Declaring that “I don’t know if the hockey stick is valid or not” or “I distrust models” and thinking that confers the right to the title “sceptic” is sheer arrogance, laziness and pig headedness. If you either cannot understand it or do not want to make the effort to understand it, the only rational response is to defer to the knowledge of those expert in field. People do this all the time in life including matters of life and death, for example in medical care. But when it comes to climate, the utterance of some meaningless nonsense is supposed to demand respect? Oh please!

  3. Matt says:

    She’s a lawyer, a profession only suitable for kids who aren’t good at high school science. QED.

    She can’t understand the science, as she admits, so therefore her skepticism is an irrelevance.

    I have my cycle blog, but I also have a clean air blog. I am frustrated by what I call “woodsmoke pollution deniers”. There are people out there who think the only thing coming out of a flue is carbon dioxide and it’s the black stuff in smoke, despite CO2 being an invisible gas. Then they tell you wood smoke is “natural” so therefore it must be good for you. It’s scientific ignorance dressed up as folksy cheer. It’s the same space homeopaths exploit, and let’s face it, creationists too. Fund better science education I say.

  4. Bruce Dickson says:

    Your concerns over what passes for public debate and consideration of important issues these days (such as climate change) are accurate indeed Alan.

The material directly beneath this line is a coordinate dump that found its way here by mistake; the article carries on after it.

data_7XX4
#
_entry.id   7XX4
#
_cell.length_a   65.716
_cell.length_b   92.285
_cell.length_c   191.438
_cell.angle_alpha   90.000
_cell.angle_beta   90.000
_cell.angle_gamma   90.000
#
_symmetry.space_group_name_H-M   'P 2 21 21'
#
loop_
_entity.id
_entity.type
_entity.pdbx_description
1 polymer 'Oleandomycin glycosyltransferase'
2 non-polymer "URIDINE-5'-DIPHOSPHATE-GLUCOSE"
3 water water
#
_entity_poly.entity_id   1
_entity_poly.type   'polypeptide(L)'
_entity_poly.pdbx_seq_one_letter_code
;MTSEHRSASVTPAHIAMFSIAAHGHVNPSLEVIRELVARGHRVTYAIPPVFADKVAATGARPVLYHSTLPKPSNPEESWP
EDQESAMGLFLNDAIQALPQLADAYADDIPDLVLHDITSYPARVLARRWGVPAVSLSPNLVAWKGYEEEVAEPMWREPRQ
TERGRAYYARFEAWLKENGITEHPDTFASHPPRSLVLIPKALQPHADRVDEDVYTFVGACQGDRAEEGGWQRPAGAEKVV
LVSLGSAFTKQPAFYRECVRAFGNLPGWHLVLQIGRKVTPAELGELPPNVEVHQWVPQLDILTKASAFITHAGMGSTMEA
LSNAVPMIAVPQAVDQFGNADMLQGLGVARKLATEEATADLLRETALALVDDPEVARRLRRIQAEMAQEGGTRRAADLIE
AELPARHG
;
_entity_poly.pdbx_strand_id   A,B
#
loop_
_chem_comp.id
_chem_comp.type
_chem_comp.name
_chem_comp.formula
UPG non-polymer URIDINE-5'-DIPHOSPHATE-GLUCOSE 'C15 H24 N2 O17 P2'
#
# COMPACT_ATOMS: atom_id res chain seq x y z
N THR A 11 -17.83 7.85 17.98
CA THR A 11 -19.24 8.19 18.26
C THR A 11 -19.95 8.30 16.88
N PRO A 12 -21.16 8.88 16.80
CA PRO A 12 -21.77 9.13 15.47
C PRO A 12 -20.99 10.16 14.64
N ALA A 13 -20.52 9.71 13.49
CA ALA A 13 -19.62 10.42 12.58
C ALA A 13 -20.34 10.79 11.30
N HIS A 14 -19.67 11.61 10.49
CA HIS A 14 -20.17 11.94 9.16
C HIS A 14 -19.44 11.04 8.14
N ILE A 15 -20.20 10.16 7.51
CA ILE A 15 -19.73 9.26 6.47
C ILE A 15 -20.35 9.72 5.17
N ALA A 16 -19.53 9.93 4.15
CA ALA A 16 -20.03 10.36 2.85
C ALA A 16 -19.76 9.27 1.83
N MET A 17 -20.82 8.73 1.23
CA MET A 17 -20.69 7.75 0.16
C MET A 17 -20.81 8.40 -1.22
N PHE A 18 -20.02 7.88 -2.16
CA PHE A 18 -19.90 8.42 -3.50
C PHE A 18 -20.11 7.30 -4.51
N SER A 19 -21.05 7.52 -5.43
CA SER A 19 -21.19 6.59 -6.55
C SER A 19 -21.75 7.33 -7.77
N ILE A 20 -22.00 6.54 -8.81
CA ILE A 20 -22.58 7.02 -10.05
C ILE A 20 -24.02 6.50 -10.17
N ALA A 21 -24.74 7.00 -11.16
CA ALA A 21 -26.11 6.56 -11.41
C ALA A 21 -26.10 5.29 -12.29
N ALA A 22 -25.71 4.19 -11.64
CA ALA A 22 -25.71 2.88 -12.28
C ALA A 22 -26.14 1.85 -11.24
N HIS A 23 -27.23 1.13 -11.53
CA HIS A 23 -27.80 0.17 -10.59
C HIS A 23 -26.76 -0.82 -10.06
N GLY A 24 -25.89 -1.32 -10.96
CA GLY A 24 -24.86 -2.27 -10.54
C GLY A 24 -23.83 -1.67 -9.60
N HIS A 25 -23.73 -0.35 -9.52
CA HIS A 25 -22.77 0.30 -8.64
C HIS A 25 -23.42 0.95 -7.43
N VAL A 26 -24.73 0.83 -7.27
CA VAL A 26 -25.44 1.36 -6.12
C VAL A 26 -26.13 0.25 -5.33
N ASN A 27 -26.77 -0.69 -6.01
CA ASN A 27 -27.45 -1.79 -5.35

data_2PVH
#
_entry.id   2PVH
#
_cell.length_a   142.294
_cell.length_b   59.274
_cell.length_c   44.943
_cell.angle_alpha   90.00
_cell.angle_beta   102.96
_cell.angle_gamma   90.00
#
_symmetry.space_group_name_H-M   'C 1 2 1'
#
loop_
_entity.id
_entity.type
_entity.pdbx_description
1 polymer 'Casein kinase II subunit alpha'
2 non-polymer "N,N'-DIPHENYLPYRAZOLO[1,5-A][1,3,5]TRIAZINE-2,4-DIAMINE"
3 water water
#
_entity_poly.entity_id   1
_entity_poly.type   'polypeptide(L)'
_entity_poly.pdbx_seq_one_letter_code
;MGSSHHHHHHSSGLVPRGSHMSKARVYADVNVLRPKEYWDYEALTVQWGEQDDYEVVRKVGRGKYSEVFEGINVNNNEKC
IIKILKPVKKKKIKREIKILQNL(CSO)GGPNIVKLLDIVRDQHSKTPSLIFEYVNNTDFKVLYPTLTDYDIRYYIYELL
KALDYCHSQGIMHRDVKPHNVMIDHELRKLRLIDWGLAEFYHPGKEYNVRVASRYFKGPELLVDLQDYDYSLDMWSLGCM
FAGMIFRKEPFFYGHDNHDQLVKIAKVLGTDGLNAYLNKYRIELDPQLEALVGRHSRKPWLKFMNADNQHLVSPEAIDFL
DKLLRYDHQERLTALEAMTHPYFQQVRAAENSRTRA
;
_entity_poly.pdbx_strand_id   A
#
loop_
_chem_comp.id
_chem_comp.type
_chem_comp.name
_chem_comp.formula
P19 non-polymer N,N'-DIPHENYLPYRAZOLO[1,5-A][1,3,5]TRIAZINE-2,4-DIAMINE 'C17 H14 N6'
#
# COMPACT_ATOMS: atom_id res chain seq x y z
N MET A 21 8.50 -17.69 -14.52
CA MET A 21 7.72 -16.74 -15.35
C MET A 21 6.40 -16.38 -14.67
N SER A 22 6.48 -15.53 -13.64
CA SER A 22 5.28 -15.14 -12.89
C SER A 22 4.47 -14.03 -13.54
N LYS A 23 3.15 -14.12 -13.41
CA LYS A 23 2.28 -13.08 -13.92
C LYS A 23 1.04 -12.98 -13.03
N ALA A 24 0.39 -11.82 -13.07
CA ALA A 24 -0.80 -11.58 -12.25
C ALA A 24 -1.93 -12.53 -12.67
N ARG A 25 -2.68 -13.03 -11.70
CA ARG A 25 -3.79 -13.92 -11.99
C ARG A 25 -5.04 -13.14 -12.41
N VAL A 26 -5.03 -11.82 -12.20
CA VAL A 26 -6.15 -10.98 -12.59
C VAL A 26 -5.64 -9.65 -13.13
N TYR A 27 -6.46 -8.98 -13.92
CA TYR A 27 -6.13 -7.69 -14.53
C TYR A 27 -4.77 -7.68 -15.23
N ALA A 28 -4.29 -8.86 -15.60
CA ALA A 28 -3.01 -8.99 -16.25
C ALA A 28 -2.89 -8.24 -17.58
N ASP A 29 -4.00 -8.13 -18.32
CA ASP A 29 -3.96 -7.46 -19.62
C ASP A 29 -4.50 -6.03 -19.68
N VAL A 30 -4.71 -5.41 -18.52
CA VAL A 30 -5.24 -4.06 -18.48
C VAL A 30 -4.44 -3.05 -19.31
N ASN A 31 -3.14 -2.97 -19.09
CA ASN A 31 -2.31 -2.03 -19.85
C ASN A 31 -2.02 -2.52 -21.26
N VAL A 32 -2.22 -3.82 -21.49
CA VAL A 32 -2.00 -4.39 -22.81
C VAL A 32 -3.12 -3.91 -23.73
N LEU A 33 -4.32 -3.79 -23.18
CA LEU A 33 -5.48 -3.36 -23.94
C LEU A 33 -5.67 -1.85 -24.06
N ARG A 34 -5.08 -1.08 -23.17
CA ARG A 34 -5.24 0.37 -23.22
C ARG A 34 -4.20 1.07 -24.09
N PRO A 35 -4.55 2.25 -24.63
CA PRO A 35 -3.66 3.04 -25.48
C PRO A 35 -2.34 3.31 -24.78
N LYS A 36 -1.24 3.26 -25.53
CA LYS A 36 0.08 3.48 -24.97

The divide in the US is particularly chronic over so many big issues of the day and of the century. And as many would have observed already, has moved beyond irrational to the point of often being totally wacky, extreme and more than a little frightening.

    The best explanation I have seen for this draws upon your point concerning values. People are increasingly no longer even listening to different points of view to their own … and even when they do, they interpret everything instantly from within the prison of their own seemingly set in concrete, pre-existing ‘values’ and biases.

    If your comments/views happen to fall within their emotional response range here, then you can more easily stretch any point you make to the most paranoid, conspiratorial and crazy conclusions imaginable. And this will most likely be accepted.

    If you happen to be arguing against their values in some way, no argument you make (no matter how accurate or well articulated) will ever be conceded; no position on their part ever changed or challenged. Simply because everything you say, once you have been appropriately and instantly boxed, will be reinterpreted to suit their narrower, pre-existing values based outlook.

    This state of affairs also sees right wing Republicans and tea-baggers only viewing Fox ‘news’ (sic) and taking great satisfaction and reinforcement from its as extreme (or usually more extreme) positions on most social, political and economic issues.